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Testing for Session Hijacking

ID
WSTG-SESS-09

Summary

An attacker who gets access to user session cookies can impersonate them by presenting such cookies. This attack is known as session hijacking. When considering network attackers, i.e., attackers who control the network used by the victim, session cookies can be unduly exposed to the attacker over HTTP. To prevent this, session cookies should be marked with the Secure attribute so that they are only communicated over HTTPS.

Note that the Secure attribute should also be used when the web application is entirely deployed over HTTPS, otherwise the following cookie theft attack is possible. Assume that example.com is entirely deployed over HTTPS, but does not mark its session cookies as Secure. The following attack steps are possible:

  1. The victim sends a request to http://another-site.com.
  2. The attacker corrupts the corresponding response so that it triggers a request to http://example.com.
  3. The browser now tries to access http://example.com.
  4. Though the request fails, the session cookies are leaked in the clear over HTTP.

Alternatively, session hijacking can be prevented by banning use of HTTP using HSTS. Note that there is a subtlety here related to cookie scoping. In particular, full HSTS adoption is required when session cookies are issued with the Domain attribute set.

Full HSTS adoption is described in a paper called Testing for Integrity Flaws in Web Sessions by Stefano Calzavara, Alvise Rabitti, Alessio Ragazzo, and Michele Bugliesi. Full HSTS adoption occurs when a host activates HSTS for itself and all its sub-domains. Partial HSTS adoption is when a host activates HSTS just for itself.

With the Domain attribute set, session cookies can be shared across sub-domains. Use of HTTP with sub-domains should be avoided to prevent the disclosure of unencrypted cookies sent over HTTP. To exemplify this security flaw, assume that the website example.com activates HSTS without the includeSubDomains option. The website issues session cookies with the Domain attribute set to example.com. The following attack is possible:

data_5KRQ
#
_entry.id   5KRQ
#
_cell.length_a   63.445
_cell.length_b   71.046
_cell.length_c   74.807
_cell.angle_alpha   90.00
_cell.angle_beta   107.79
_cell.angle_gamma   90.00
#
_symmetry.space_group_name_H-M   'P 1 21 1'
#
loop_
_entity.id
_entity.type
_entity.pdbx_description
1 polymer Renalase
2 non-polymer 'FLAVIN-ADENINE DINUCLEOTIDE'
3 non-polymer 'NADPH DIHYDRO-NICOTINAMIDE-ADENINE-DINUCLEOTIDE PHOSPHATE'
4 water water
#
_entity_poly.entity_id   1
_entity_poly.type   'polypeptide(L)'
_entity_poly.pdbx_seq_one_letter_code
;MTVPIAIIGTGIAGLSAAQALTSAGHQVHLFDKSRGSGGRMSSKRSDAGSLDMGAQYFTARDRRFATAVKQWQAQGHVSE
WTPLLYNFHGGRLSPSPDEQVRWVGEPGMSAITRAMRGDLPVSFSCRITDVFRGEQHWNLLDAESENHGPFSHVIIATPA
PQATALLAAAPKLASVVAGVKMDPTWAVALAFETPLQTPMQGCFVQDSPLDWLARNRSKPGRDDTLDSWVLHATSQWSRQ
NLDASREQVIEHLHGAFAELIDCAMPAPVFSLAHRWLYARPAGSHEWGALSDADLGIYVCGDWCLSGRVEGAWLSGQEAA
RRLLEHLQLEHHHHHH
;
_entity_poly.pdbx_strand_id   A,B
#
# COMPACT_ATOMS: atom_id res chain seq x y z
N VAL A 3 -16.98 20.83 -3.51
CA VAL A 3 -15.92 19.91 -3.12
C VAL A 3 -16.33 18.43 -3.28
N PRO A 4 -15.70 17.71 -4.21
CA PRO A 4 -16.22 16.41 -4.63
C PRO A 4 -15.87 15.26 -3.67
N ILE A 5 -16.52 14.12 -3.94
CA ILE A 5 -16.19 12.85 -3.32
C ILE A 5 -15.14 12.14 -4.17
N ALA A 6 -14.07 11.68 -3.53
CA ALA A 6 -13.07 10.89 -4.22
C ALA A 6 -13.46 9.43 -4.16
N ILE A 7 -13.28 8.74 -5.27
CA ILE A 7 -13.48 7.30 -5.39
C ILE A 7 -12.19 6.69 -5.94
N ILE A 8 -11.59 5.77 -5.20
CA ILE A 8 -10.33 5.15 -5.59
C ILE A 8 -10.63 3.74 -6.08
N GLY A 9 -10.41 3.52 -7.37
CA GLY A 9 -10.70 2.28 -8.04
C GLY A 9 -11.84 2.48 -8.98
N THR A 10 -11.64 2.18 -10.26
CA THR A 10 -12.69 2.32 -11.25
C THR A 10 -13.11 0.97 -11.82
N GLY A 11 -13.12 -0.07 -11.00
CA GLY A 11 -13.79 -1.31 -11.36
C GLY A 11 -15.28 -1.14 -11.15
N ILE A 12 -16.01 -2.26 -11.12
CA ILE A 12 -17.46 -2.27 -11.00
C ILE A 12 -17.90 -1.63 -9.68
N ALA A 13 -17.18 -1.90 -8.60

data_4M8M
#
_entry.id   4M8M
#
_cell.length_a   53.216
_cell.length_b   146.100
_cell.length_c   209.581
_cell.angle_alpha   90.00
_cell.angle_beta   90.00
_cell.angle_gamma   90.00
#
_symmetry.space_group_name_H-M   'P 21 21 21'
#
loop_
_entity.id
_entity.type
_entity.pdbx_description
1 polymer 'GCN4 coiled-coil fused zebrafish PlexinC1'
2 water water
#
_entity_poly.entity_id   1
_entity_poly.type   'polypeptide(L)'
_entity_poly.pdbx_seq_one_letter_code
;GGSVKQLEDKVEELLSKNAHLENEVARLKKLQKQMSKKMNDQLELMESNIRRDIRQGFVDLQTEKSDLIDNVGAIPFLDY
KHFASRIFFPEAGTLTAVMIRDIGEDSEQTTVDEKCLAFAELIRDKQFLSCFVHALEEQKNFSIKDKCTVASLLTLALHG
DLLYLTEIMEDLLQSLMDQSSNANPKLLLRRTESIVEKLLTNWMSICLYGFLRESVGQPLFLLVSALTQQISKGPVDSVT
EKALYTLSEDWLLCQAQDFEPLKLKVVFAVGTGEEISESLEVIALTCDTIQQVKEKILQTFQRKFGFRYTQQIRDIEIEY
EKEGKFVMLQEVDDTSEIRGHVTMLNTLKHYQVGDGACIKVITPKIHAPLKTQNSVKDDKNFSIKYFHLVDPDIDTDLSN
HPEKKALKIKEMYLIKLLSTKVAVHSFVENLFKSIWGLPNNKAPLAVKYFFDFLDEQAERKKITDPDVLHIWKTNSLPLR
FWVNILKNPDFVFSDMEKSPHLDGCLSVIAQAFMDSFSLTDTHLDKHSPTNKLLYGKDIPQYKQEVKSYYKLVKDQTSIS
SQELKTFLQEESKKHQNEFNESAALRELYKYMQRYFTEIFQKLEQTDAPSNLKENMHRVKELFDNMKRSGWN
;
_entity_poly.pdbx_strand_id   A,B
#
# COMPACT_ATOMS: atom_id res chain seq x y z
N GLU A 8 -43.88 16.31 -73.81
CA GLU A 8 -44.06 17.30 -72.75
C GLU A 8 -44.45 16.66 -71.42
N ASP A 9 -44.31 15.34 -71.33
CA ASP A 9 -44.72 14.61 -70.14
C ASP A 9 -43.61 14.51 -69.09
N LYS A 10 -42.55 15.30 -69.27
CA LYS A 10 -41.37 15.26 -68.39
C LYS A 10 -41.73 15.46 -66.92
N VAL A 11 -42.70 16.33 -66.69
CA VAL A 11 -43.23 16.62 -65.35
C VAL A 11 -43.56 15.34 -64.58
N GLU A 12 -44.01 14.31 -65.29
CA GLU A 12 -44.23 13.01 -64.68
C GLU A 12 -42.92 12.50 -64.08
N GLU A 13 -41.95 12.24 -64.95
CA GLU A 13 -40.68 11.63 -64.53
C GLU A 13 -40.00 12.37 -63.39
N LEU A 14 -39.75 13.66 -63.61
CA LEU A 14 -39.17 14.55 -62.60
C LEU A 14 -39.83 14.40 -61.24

1. The victim sends a request to http://another-site.com.
  2. The attacker corrupts the corresponding response so that it triggers a request to http://fake.example.com.
  3. The browser now tries to access http://fake.example.com, which is permitted by the HSTS configuration.
  4. Since the request is sent to a sub-domain of example.com with the Domain attribute set, it includes the session cookies, which are leaked in the clear over HTTP.

Full HSTS should be activated on the apex domain to prevent this attack.

Test Objectives

  • Identify vulnerable session cookies.
  • Hijack vulnerable cookies and assess the risk level.

How to Test

The testing strategy is targeted at network attackers, hence it only needs to be applied to sites without full HSTS adoption (sites with full HSTS adoption are secure, since their cookies are not communicated over HTTP). We assume to have two testing accounts on the website under test, one to act as the victim and one to act as the attacker. We simulate a scenario where the attacker steals all the cookies which are not protected against disclosure over HTTP, and presents them to the website to access the victim’s account. If these cookies are enough to act on the victim’s behalf, session hijacking is possible.

Here are the steps for executing this test:

  1. Login to the website as the victim and reach any page offering a secure function requiring authentication.
  2. Delete from the cookie jar all the cookies which satisfy any of the following conditions.
    • in case there is no HSTS adoption: the Secure attribute is set.
    • in case there is partial HSTS adoption: the Secure attribute is set or the Domain attribute is not set.
  3. Save a snapshot of the cookie jar.
  4. Trigger the secure function identified at step 1.
  5. Observe whether the operation at step 4 has been performed successfully. If so, the attack was successful.
  6. Clear the cookie jar, login as the attacker and reach the page at step 1.
  7. Write in the cookie jar, one by one, the cookies saved at step 3.
  8. Trigger again the secure function identified at step 1.
  9. Clear the cookie jar and login again as the victim.
  10. Observe whether the operation at step 8 has been performed successfully in the victim’s account. If so, the attack was successful; otherwise, the site is secure against session hijacking.

We recommend using two different machines or browsers for the victim and the attacker. This allows you to decrease the number of false positives if the web application does fingerprinting to verify access enabled from a given cookie. A shorter but less precise variant of the testing strategy only requires one testing account. It follows the same pattern, but it halts at step 5 (note that this makes step 3 useless).

Tools

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